When the Bruins play to their system, their offense stems from solid defense. That defensive presence must be there on Friday against a team like Calgary.
“That’s exactly what we have to do to be successful — we have play our game,” Hayes said. “We don’t really want to adjust to another team and play the way they want to play. We can play our North-South, hard-nosed style game, finishing our checks, and getting to the net. I think that’s what makes our team successful.”
Just as they did on Wednesday, the Bruins insist the Flames are better than their position in the standings indicates, and they are right. The Flames are especially dangerous in their own building, where they have won their last five straight.
“This is a good homestand for us,” Gaudreau said. “Obviously we haven’t been doing well on the road, and we’ve played well in front of our fans and play well in Calgary here, and we’ve been doing a lot of good things in the past few days here, and I think the last game, too. We’ve just got to keep that momentum and keep pushing.”
Boston is prepared for that challenge, and prepared to limit Calgary’s opportunities.
“We know their D like to get up in the play, and they’ve got some forwards that can play, too,” said forward Brett Connolly. “So we’ve got to be ready. It’s never easy out West. It’s a different game out here, and obviously they’re going to come, and we’re going to be ready for their push. We’ve got to worry about our game and really try and obviously push the pace and to be hard to play against.
“If we can do that, we’ll have a good chance of winning tonight.”
There is plenty of mutual respect between these two teams. The Bruins understand that the Flames are never down and out, and the Flames understand that the Bruins possess a winning combination of physicality and skill when they are playing to their structure.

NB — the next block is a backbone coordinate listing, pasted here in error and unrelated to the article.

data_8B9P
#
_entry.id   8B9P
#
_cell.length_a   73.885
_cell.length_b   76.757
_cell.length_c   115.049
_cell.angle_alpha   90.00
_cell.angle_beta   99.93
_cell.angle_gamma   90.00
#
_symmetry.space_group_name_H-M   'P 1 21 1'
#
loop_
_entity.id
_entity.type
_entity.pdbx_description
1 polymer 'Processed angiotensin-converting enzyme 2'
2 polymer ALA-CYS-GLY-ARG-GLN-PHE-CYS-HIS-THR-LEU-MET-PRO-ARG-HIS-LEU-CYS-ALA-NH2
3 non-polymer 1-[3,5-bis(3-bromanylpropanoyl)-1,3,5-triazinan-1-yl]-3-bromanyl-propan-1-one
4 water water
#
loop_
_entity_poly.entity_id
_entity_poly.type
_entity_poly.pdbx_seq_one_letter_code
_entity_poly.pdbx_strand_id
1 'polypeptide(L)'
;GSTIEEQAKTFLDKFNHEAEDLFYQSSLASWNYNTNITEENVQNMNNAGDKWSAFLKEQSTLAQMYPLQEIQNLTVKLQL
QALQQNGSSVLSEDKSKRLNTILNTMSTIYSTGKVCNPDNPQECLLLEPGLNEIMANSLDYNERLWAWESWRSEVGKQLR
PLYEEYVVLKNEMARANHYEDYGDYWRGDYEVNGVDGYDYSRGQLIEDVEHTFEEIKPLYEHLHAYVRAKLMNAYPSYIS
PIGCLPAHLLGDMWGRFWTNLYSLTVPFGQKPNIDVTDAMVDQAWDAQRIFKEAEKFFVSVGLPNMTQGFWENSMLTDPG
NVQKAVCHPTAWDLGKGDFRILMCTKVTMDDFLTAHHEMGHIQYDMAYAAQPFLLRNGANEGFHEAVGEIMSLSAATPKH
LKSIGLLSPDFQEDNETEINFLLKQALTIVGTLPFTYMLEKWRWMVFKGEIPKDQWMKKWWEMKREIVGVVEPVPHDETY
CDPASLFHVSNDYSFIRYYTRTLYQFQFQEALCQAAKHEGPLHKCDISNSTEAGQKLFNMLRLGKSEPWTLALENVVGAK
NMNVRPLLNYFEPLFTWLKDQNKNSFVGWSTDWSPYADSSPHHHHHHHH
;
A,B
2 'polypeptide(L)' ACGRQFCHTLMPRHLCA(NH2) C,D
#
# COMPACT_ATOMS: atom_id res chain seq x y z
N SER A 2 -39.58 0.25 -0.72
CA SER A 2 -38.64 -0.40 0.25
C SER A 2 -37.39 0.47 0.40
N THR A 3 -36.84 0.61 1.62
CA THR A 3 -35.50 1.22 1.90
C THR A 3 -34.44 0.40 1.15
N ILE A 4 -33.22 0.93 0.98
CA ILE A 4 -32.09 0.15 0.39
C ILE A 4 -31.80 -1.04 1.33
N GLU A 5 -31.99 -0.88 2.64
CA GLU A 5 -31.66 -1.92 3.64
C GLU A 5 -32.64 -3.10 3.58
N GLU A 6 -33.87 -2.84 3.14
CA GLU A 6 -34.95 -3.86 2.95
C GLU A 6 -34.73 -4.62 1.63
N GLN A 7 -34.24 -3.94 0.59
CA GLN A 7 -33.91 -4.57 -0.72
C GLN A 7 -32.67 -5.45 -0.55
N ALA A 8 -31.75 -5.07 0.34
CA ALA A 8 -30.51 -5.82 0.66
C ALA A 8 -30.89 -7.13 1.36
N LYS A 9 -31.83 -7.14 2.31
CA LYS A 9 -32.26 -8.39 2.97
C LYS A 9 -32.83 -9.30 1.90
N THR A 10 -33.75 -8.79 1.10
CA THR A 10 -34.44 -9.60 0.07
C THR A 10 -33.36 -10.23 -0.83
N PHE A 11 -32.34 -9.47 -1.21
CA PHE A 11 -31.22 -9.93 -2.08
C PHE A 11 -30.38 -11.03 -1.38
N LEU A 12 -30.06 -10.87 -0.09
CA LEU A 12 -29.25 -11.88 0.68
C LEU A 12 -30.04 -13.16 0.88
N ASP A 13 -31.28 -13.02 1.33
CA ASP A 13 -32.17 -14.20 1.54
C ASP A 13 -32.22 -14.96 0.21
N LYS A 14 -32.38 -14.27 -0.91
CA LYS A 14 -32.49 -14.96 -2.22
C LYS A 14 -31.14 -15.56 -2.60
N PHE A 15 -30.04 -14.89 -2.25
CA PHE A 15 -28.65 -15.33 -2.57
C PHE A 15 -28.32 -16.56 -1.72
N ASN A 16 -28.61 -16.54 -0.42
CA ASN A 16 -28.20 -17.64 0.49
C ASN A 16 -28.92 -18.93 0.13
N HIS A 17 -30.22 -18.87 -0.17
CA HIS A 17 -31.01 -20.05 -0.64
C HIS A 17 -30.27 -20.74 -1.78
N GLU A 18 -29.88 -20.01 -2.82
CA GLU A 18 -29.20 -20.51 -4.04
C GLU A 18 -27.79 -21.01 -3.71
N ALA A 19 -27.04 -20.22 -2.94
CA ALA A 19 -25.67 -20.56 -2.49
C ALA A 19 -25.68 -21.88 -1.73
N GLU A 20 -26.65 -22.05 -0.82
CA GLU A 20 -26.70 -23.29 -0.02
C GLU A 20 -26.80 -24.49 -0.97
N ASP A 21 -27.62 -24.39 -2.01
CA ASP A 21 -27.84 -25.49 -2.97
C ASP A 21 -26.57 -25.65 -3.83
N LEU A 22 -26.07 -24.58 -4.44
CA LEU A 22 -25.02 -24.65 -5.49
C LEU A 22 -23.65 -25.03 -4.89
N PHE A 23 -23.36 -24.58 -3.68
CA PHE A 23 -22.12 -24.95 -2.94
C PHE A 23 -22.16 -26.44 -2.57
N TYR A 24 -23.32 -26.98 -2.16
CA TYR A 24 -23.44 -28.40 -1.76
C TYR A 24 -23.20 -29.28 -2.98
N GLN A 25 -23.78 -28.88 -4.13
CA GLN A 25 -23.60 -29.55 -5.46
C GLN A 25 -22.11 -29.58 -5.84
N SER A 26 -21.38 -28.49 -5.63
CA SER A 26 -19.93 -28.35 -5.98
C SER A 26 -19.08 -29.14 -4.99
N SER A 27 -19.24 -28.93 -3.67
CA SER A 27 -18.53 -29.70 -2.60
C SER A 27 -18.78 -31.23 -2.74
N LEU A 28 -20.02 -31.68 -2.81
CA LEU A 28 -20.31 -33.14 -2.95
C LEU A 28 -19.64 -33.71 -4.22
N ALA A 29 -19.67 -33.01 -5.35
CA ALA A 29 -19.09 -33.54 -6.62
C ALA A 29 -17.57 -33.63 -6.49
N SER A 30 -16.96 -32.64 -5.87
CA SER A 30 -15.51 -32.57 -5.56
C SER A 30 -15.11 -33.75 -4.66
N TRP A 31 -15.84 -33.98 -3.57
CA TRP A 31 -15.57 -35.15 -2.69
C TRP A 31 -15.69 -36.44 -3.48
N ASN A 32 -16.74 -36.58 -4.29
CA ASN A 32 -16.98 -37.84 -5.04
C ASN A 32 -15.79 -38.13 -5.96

“They play the right way,” said Flames Head Coach Bob Hartley. “They come at you, they have many players that can be very physical, they play a high-energy game, and you need to be ready. Plus, their power play is the best in the league, so you need to be ready for that.
“Last year, they had a down year, but you can tell the character of this hockey club, the way that they rebounded, and it’s a very proud organization, Original Six, so I’m not surprised to see them where they’re at right now.”
It has been a while since the Bruins have submitted the kind of complete, 60-minute effort they believe they need to have night in and night out in order to be successful. On Friday, they believe they have the opportunity to prove they can do that and come out on top.
“We don’t want to be playing a track meet game with teams running; we want to be pushing the pace and playing our game,” Connolly said. “I think maybe we did that a little bit against Edmonton; we kind of traded chances with them, and that was obviously not what we wanted to do.
“For our group tonight, we want to be pushing the pace and be hard to play against, and that will go a long way and hopefully get a win tonight.”
Miller Getting Closer
Though defenseman Kevan Miller has not skated in game action since suffering a concussion against San Jose on Nov. 17, he continues to inch closer to a return.
Miller has taken contact during his last couple of practices, and though Julien would not classify him as 100 percent ready for game action, he said Miller is pretty close to that. He may even be at 99 percent.
But as the 28-year-old D-man continues to recover from a head injury, Julien is proceeding with caution.
“I’ve just got to make sure when you do see him in the lineup, I need to know he’s 100 percent,” Julien said. “He’s been able to take some contact, here, and practice and stuff like that, but we always get the full OK when we tell the trainers that if he’s good to go, we’re planning on using him. Is he OK? When they tell us, that’s when we use him.”
Julien said he has not yet had that conversation with Boston’s trainers. but he could have it as early as this afternoon.
No Team Morning Skate
As has become the norm of late, the Bruins once again refrained from holding a full morning skate on Friday at the Saddledome.
While the full roster gathered at the arena for meetings, only seven players took the ice: Colin Miller, Kevan Miller, Joe Morrow, Zac Rinaldo, Tyler Randell, Tuukka Rask and Jonas Gustavsson.
Julien told the media that there could be some lineup changes against the Flames and did not confirm a starting goaltender.
Karri Ramo will be in net for the Flames, as confirmed by Hartley on Thursday.
Projected Lineup vs. Flames
Brad Marchand — Patrice Bergeron — Brett Connolly
Matt Beleskey — David Krejci — Loui Eriksson
Frank Vatrano — Ryan Spooner — Jimmy Hayes
Zac Rinaldo — Joonas Kemppainen — Landon Ferraro
Zdeno Chara — Zach Trotman
Dennis Seidenberg — Colin Miller
Torey Krug — Adam McQuaid
Starting Goaltender: Tuukka Rask // Backup: Jonas Gustavsson
Projected Scratches: Tyler Randell, Kevan Miller, Joe Morrow